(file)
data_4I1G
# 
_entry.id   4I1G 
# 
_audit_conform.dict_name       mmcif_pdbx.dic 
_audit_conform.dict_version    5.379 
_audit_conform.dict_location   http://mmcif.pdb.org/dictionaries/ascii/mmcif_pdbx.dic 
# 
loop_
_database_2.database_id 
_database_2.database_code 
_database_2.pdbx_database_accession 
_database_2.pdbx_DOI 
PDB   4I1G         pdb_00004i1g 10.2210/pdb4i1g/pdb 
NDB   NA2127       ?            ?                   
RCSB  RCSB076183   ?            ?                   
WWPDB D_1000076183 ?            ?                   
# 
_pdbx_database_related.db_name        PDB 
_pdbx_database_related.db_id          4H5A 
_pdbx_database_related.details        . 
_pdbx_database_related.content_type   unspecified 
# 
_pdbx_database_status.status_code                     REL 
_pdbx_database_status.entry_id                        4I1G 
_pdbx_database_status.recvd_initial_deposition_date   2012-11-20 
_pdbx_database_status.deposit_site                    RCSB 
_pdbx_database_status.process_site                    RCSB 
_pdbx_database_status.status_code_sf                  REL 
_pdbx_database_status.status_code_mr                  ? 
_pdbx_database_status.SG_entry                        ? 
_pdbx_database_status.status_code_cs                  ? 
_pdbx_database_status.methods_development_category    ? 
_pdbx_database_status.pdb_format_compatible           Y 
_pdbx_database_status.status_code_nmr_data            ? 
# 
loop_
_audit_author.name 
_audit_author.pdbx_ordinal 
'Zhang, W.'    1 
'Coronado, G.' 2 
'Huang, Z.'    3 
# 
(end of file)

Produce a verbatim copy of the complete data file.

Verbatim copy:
data_4I1G
# 
_entry.id   4I1G 
# 
_audit_conform.dict_name       mmcif_pdbx.dic 
_audit_conform.dict_version    5.379 
_audit_conform.dict_location   http://mmcif.pdb.org/dictionaries/ascii/mmcif_pdbx.dic 
# 
loop_
_database_2.database_id 
_database_2.database_code 
_database_2.pdbx_database_accession 
_database_2.pdbx_DOI 
PDB   4I1G         pdb_00004i1g 10.2210/pdb4i1g/pdb 
NDB   NA2127       ?            ?                   
RCSB  RCSB076183   ?            ?                   
WWPDB D_1000076183 ?            ?                   
# 
_pdbx_database_related.db_name        PDB 
_pdbx_database_related.db_id          4H5A 
_pdbx_database_related.details        . 
_pdbx_database_related.content_type   unspecified 
# 
_pdbx_database_status.status_code                     REL 
_pdbx_database_status.entry_id                        4I1G 
_pdbx_database_status.recvd_initial_deposition_date   2012-11-20 
_pdbx_database_status.deposit_site                    RCSB 
_pdbx_database_status.process_site                    RCSB 
_pdbx_database_status.status_code_sf                  REL 
_pdbx_database_status.status_code_mr                  ? 
_pdbx_database_status.SG_entry                        ? 
_pdbx_database_status.status_code_cs                  ? 
_pdbx_database_status.methods_development_category    ? 
_pdbx_database_status.pdb_format_compatible           Y 
_pdbx_database_status.status_code_nmr_data            ? 
# 
loop_
_audit_author.name 
_audit_author.pdbx_ordinal 
'Zhang, W.'    1 
'Coronado, G.' 2 
'Huang, Z.'    3 
# 